What Is A Bookie?
australianbookmakers.net.au – Bookie is the slang, not in an offensive way, term given to a bookmaker. A bookmaker is someone who accepts bets from the general public, based on that person’s prediction on the outcome of an event. In early times, these bets were generally restricted to events such as sports games, horse races and greyhound races.
As time progressed, however, bookmakers have begun accepting bets on an enormous variety of events, including financial indicators, video game contests, the level of success achieved by a movie, and much more. The duty of the bookmaker, therefore, is to decide on odds for an event, accept bets from bet makers, and pay out correct sums if a person wins their bet. It may sound like an easy job, and a very lucrative one, but a good bookmaker must have an incredibly good understanding of the events they accept bets on, as well as a solid grasp of mathematics, and a keen eye for subtle details that may sway an event one way or the other. One should always keep in mind that a bookie can easily be bankrupted by a single event, if they overlook something that forces them to payout at very high odds.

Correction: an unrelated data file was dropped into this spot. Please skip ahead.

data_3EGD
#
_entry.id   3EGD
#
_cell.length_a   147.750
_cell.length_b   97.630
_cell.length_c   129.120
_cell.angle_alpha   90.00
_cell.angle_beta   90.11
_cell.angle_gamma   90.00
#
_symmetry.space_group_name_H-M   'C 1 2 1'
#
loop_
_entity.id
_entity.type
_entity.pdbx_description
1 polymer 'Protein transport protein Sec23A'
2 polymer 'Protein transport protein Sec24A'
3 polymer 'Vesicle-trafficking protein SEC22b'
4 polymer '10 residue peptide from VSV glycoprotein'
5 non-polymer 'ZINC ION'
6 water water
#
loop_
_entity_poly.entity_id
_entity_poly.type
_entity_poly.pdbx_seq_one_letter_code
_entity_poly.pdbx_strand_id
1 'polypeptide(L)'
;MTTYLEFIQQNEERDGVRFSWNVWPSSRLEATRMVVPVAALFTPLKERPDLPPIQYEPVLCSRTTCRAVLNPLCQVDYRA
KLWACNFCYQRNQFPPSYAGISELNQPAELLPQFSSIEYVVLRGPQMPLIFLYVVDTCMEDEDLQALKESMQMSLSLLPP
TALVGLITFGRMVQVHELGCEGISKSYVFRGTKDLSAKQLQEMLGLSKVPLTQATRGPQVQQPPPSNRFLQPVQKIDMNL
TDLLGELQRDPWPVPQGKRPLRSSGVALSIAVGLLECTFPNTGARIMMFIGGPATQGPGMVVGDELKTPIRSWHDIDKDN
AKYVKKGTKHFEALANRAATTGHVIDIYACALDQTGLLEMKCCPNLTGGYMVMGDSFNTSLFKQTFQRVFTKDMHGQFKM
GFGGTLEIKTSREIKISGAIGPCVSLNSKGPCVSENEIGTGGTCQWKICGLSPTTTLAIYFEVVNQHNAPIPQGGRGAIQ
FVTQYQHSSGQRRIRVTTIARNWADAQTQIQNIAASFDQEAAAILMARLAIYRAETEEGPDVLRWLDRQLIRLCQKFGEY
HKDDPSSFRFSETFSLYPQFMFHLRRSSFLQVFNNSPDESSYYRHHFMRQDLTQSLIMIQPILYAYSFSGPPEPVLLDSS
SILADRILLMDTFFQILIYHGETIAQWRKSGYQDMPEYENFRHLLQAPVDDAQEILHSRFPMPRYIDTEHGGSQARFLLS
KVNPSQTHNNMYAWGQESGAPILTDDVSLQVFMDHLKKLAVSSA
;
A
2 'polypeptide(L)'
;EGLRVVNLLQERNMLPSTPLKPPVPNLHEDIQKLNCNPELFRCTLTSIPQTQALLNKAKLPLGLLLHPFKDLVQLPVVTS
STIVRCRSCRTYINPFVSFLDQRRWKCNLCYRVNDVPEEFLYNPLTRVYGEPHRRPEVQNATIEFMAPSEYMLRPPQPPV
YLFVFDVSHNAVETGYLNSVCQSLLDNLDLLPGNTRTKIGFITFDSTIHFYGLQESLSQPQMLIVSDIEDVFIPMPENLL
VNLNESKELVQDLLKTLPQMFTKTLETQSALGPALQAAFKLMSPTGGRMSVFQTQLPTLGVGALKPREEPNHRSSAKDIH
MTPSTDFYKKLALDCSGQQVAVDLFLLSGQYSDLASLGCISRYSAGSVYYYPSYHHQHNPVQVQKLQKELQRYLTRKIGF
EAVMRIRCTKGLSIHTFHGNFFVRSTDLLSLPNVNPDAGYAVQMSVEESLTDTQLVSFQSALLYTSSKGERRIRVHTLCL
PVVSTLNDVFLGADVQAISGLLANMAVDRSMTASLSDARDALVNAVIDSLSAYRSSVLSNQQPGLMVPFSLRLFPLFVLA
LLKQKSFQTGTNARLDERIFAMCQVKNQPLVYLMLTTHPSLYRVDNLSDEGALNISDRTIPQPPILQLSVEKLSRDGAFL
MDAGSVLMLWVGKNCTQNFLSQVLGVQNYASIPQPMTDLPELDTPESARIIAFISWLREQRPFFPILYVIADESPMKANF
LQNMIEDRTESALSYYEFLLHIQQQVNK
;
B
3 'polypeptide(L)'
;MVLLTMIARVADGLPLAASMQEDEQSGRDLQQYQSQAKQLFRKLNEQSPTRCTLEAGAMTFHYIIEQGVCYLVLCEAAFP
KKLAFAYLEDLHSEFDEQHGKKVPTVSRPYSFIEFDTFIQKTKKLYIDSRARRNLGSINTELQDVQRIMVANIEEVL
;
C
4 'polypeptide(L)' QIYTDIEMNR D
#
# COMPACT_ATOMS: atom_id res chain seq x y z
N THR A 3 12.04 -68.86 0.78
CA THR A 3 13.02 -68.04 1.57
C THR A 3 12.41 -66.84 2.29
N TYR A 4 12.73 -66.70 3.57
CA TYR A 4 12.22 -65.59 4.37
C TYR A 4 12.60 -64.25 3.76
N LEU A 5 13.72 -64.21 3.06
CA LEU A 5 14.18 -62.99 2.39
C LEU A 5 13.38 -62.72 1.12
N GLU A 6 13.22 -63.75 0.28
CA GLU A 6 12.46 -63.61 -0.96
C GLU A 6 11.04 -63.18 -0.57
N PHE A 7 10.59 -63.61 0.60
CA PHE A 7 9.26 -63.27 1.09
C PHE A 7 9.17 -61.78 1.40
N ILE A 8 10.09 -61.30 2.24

Deciding On Odds
Many people have wondered how odds are decided for a particular event. The truth is that odds are often a difficult thing to nail down, especially given the number of factors that can decide the outcome of an event. Will it be raining on that day? Will a star payer be injured the night before? For this reason a bookmaker will often change odds as an event draws near and new information comes to light. Likewise, however, a bookmaker must make odds that are tempting to gamblers. After all, if someone bets on an underdog, and that underdog pulls off a miracle and manages to win, there should certainly be a substantial payout that makes the risk worth the reward.
There is also a matter of bookmakers trying to outdo one another, which further complicates the situation. In order to draw business, a bookie may offer a huge payout for a particular event, stealing customers from a competitor. In response to this, the apposing bookmaker may then offer even better odds. This kind of situation can put a bookmaker at risk of doing major financial harm to themselves. Often, however, apposing bookies will cooperate, even if in competition, to avoid situations that spiral out of control.
It is not unheard of, and often portrayed in movies, that bookmakers behave in questionable and unscrupulous ways. For example, a bookie may offer good odds for an event, accept bets in record numbers, then disappear, taking the money with them and leaving winning bets unpaid. In past times, when the gambling industry was less well regulated, this was more prevalent. In modern times, however, the vast majority of bookmakers are completely reliable, given that they are a financial corporation that cannot afford to cut and run. In deciding if a particular bookmaker is reliable, a simple and obvious rule is to not deal with entities that are not well established. Better odds may be offered by a shady bookmaker who seems to have little reputation, but the risk is certainly not worth it in this case.